As the size of the change, you want to make increases, the resistance you feel also increases. Therefore, if you start with small-scale changes, it will be easier to move forward. Micro-habits are habits that require very little time and effort, allowing you to do them consistently and with less chance of resistance holding you back.

These habits are designed to help you progress toward a larger goal by breaking it down into small, manageable steps. For example, if your goal is to exercise regularly, you could start with the micro-habit of doing just one push-up each morning. If it’s a reading habit, you can start with one page each day, etc.


  1. Efficiency in Action: Harnessing the 80/20 Principle

When we apply the 80/20 principle, also known as Pareto’s Law, we recognize that a significant proportion of outcomes are driven by a small subset of inputs. In practical terms, this means that roughly 80% of the results stem from just 20% of the causes. Whether we’re working on a project or striving to enhance our well-being, understanding this principle can guide us toward more effective and efficient efforts.

Similarly, when it comes to personal development goals, applying the 80/20 principle involves pinpointing the key actions that yield the greatest improvements in our health, skills, or overall well-being.

Rather than spreading ourselves thin across numerous activities, we concentrate on the vital few behaviours or habits that drive the most significant results. Whether it’s committing to regular exercise, practicing mindfulness, or cultivating specific skills relevant to our aspirations, channelling our energies into these high-impact actions propels us closer to our goals with greater efficiency.

In essence, thinking in terms of the 80/20 principle encourages us to prioritize ruthlessly and focus our energies where we can make the most substantial difference. By identifying the key drivers of success or progress and concentrating our efforts on these critical few elements, we optimize our resources and enhance our chances of achieving meaningful results in both our projects and personal endeavours.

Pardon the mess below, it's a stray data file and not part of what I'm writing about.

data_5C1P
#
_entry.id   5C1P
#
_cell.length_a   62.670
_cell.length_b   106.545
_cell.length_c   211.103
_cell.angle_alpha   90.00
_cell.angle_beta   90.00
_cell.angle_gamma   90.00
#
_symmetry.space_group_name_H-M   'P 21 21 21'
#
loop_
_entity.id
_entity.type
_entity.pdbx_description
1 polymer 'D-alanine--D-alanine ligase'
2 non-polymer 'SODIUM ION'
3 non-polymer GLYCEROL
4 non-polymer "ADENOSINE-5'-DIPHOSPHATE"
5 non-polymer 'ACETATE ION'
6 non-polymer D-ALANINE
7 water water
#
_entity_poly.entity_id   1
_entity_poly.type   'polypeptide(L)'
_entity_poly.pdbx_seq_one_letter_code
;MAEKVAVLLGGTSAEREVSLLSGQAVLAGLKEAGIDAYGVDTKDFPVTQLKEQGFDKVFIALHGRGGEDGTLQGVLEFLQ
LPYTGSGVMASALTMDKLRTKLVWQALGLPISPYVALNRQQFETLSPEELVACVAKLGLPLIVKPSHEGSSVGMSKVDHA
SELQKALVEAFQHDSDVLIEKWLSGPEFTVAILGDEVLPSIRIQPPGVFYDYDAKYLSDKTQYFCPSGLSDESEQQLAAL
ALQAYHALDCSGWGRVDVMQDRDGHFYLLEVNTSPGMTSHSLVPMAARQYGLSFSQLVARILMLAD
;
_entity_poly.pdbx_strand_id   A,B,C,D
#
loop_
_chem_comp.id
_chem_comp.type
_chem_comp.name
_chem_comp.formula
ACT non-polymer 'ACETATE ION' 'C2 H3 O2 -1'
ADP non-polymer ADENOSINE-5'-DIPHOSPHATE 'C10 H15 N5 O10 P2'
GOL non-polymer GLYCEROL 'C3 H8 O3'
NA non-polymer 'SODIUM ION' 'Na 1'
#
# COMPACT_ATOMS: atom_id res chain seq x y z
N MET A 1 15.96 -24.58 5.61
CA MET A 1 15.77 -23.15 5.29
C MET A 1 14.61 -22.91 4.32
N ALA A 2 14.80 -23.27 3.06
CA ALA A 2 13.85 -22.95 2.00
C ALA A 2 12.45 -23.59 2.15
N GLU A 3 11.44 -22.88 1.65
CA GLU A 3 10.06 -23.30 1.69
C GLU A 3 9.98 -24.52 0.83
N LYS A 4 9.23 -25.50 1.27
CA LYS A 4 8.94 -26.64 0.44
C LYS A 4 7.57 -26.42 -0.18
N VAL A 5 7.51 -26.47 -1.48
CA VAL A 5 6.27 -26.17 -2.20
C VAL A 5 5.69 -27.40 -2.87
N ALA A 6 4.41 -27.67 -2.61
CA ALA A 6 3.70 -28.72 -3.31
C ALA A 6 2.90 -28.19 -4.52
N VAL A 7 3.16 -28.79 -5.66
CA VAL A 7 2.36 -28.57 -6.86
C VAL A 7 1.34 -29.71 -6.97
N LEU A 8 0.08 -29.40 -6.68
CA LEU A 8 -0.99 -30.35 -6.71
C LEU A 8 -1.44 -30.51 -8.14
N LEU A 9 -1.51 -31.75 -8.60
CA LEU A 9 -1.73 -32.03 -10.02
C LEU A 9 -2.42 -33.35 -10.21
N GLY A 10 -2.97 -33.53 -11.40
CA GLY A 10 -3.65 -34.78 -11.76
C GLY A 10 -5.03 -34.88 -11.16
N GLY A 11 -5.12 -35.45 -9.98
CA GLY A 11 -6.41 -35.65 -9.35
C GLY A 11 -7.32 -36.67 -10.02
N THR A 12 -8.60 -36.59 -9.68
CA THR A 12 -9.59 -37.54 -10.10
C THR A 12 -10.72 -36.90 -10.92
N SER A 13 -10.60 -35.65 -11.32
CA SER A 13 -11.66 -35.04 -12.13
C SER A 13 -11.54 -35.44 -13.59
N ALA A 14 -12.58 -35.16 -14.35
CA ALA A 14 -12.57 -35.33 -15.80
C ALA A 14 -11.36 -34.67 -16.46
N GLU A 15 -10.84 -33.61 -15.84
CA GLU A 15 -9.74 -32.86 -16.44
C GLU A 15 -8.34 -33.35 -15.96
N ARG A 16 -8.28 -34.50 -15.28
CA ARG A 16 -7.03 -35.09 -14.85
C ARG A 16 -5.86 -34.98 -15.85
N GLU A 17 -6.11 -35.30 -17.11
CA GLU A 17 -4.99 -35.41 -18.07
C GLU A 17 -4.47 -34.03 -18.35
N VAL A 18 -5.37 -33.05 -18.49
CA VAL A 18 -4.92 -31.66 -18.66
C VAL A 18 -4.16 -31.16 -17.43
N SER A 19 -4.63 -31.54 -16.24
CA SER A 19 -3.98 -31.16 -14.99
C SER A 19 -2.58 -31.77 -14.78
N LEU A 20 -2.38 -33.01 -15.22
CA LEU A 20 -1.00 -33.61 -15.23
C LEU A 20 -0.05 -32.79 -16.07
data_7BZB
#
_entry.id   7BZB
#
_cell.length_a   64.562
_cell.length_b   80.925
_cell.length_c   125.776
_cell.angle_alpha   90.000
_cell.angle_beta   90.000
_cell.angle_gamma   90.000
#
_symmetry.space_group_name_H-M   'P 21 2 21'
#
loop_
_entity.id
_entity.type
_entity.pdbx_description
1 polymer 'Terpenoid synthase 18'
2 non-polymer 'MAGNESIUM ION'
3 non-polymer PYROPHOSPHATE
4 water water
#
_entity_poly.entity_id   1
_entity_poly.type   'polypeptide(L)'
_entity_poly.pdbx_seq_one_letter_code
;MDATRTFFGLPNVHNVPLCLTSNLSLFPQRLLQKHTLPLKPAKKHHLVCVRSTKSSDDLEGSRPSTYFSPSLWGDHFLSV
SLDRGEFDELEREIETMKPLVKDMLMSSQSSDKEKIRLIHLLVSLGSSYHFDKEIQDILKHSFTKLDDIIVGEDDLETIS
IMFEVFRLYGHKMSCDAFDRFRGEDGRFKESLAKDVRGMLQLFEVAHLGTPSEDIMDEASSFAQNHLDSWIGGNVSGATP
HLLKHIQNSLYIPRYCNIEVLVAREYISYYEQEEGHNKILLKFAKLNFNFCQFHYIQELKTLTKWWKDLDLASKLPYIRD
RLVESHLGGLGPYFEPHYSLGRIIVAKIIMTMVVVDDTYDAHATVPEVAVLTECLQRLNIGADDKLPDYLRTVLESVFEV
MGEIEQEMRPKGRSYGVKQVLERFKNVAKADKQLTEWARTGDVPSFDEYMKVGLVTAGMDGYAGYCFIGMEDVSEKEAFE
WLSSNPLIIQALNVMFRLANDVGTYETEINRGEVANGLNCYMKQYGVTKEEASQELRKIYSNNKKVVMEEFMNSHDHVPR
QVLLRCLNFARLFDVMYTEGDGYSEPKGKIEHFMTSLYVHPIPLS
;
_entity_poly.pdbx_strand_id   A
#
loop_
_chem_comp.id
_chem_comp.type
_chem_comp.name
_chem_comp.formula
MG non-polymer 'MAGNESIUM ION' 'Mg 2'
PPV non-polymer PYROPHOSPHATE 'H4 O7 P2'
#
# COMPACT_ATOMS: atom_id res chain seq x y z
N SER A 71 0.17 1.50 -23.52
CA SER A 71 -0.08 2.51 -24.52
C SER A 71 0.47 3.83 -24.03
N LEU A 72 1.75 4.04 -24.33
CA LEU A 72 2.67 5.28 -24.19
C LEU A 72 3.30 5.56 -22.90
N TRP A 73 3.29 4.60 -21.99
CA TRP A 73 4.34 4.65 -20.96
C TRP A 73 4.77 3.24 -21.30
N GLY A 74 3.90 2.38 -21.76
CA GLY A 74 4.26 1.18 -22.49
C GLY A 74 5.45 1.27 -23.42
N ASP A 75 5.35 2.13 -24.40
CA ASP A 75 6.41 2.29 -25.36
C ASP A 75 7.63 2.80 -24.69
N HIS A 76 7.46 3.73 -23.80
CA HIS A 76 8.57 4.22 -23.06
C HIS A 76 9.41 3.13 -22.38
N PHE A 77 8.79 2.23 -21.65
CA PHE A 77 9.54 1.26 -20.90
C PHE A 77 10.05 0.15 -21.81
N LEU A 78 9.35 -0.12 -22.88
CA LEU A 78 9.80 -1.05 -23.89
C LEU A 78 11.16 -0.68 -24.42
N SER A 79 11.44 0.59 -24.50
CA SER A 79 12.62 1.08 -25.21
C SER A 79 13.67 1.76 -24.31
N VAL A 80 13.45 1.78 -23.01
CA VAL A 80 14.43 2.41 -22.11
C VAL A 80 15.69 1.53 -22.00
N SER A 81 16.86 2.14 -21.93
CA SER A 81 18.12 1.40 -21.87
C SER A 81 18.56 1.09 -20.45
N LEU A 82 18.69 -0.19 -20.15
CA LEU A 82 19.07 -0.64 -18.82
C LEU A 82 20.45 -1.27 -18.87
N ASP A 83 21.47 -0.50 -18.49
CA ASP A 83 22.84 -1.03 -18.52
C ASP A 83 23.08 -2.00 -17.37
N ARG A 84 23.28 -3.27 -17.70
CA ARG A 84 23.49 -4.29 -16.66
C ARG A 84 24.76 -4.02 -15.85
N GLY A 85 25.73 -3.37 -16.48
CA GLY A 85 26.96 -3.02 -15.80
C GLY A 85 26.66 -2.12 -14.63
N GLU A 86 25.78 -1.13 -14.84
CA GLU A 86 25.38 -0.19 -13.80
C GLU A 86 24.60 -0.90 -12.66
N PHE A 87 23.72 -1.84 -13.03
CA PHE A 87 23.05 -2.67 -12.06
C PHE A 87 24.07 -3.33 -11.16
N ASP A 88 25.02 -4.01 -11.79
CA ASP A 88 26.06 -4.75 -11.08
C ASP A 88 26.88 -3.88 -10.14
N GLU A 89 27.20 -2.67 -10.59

1. Focus on the task and not the result.

If you focus solely on the result you want to achieve, you are likely to perceive it as something much bigger and more threatening than it is. Instead, you can focus on a specific action that gets you closer to your goal without worrying as much about the result.

Focusing on the task rather than the result involves directing your attention toward the actions you need to take rather than fixating on the outcome. When we concentrate solely on the result, it can often appear daunting and overwhelming, leading to increased stress and anxiety. This heightened pressure can hinder our ability to perform effectively and can even lead to procrastination or avoidance of the task altogether.

By shifting our focus to the specific actions required to move closer to our goal, we break down the larger objective into more manageable steps. This approach allows us to concentrate on the present moment and the immediate tasks at hand, rather than becoming overwhelmed by the magnitude of the result.

Moreover, focusing on the process rather than the outcome encourages a more proactive and solution-oriented mindset. Instead of becoming paralyzed by fear of failure or uncertainty about the outcome, we can channel our energy into taking concrete steps toward progress. Each action taken becomes a small victory, reinforcing our sense of competence and motivation to continue moving forward.

In essence, focusing on the task rather than the result allows us to approach our goals with greater clarity, resilience, and effectiveness. It enables us to break through the paralysis of perfectionism and fear, empowering us to take meaningful action toward our objectives while embracing the journey of growth and learning along the way.

Final thoughts

To deal with internal resistance to personal development, it’s important to recognize and confront the inner voice that holds you back. This voice often leads to feelings of inadequacy or fear of failure, hindering progress towards your goals.

Strategies for overcoming this resistance include setting deadlines, focusing on small actions rather than worrying about the result, rewarding yourself for progress, and separating your identity from the voice of resistance. Additionally, adopting micro-habits, leveraging the 80/20 principle for efficient efforts, and prioritizing tasks over outcomes can help you overcome resistance and make meaningful strides toward personal growth.